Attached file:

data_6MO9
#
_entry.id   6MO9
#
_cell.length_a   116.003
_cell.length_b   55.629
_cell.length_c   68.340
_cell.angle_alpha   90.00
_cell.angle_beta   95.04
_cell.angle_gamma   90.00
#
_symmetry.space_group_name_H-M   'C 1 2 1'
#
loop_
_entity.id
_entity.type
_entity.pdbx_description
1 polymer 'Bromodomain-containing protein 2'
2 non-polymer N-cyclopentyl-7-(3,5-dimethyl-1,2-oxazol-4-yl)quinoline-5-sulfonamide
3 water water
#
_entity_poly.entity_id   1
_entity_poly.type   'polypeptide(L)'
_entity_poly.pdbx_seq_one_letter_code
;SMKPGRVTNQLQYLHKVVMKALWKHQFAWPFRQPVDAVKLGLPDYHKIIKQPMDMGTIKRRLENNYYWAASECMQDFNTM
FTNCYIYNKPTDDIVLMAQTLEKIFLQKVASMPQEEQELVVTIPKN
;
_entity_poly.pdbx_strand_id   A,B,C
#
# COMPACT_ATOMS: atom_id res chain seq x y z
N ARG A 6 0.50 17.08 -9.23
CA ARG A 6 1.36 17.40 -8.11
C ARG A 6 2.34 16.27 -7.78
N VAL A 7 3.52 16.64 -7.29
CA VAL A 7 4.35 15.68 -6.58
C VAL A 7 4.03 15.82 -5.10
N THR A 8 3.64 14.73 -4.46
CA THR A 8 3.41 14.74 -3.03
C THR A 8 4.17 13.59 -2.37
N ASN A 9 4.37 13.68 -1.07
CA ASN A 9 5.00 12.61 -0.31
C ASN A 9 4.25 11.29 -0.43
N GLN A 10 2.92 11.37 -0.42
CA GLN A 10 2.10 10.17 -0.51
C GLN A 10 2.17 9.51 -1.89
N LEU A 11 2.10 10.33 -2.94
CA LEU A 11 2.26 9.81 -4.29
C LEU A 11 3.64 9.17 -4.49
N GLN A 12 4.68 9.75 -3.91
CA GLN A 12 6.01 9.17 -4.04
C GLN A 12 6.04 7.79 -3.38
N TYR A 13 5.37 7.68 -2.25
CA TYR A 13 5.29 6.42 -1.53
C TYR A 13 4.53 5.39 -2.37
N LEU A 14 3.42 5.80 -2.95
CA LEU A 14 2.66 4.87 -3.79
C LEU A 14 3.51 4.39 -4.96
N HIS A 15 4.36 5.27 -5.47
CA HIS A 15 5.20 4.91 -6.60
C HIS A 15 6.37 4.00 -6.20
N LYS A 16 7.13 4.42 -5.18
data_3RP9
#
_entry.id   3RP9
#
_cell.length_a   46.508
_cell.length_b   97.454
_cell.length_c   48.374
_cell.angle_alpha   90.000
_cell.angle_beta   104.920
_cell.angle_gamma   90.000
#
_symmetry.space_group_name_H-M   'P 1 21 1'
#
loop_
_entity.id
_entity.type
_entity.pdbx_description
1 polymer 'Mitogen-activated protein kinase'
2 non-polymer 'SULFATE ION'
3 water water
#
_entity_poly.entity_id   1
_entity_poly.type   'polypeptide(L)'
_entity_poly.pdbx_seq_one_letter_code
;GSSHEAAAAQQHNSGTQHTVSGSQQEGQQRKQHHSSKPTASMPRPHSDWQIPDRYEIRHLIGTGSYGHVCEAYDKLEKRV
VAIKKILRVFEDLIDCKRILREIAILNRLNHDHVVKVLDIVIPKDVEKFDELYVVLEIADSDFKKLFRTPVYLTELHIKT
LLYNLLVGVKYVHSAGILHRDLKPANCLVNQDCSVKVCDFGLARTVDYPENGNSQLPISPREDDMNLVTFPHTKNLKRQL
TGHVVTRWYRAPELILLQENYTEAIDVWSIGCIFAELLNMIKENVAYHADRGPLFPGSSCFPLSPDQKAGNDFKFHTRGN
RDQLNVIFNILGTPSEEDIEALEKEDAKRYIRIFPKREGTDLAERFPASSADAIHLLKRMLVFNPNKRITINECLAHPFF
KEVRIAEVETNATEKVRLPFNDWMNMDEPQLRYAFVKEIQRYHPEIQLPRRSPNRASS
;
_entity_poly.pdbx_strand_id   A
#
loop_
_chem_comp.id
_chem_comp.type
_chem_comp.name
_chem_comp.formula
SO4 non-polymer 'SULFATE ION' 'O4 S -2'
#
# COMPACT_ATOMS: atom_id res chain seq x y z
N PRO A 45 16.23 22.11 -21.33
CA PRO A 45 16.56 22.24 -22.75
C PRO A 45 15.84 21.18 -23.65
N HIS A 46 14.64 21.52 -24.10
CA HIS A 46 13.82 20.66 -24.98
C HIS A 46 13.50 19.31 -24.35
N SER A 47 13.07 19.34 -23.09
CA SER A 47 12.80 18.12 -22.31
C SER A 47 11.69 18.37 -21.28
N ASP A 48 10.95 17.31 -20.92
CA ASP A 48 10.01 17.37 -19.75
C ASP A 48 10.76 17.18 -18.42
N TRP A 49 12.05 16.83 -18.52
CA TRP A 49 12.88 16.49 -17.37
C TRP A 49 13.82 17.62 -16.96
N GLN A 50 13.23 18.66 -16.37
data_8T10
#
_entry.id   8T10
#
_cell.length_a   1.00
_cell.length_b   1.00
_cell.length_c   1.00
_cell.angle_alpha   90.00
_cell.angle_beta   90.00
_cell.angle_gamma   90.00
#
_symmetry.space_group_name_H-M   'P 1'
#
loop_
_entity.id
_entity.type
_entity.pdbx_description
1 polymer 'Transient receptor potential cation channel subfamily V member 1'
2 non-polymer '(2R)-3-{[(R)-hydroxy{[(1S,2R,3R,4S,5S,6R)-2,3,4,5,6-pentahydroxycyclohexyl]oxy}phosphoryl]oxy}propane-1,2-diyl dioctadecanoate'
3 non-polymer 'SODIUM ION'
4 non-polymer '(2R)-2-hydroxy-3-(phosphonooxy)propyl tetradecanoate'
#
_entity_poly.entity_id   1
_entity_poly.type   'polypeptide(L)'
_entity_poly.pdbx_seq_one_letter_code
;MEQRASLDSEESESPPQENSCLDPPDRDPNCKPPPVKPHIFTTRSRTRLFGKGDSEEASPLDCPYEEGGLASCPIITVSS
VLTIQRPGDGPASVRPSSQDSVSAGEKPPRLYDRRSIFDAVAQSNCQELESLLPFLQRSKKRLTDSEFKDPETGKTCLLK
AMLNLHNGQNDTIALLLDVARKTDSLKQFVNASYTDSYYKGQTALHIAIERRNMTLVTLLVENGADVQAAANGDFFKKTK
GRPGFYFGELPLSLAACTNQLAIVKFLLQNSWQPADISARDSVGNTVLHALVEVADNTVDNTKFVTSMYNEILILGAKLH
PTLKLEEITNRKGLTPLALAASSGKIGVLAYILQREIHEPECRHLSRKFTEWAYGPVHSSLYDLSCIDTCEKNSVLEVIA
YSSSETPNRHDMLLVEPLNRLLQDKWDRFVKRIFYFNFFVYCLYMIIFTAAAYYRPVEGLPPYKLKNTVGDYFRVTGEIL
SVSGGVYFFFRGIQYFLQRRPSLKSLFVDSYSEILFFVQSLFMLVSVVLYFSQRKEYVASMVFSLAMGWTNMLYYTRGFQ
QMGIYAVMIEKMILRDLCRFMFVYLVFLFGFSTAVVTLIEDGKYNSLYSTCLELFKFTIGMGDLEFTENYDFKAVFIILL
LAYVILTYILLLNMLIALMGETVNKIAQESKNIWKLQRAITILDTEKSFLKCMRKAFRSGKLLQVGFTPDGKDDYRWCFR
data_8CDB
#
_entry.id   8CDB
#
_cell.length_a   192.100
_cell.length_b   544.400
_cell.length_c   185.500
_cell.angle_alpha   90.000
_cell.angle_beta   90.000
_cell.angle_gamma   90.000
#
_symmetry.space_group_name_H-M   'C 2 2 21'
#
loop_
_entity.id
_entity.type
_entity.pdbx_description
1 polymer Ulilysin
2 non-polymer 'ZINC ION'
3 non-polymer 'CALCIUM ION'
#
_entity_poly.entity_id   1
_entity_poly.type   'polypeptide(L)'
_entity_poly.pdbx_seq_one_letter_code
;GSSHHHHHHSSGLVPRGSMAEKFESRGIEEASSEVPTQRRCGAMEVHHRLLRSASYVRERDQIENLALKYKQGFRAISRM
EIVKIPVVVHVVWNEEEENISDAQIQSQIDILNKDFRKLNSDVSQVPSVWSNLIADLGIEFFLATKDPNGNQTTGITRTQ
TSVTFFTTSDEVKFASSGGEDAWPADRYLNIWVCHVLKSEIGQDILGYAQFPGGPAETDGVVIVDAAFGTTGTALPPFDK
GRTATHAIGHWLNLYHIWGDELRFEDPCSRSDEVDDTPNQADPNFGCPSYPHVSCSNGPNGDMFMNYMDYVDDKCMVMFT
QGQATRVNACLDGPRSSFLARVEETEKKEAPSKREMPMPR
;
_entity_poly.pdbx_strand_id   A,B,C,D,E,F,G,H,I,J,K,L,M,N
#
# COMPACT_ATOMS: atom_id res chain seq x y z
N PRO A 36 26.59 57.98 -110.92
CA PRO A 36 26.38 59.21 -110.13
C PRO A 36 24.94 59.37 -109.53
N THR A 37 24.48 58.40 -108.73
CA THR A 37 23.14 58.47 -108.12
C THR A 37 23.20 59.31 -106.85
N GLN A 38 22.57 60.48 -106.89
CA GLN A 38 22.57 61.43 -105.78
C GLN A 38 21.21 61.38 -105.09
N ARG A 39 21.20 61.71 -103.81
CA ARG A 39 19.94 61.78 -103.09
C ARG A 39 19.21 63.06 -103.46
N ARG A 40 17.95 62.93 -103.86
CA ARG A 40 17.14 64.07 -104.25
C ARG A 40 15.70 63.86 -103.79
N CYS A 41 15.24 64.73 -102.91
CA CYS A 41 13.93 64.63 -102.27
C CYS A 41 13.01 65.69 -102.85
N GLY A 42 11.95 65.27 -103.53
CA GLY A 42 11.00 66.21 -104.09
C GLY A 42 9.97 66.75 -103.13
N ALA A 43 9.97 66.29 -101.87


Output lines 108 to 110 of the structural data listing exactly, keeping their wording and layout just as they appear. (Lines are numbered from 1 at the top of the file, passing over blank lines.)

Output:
C HIS A 46 13.50 19.31 -24.35
N SER A 47 13.07 19.34 -23.09
CA SER A 47 12.80 18.12 -22.31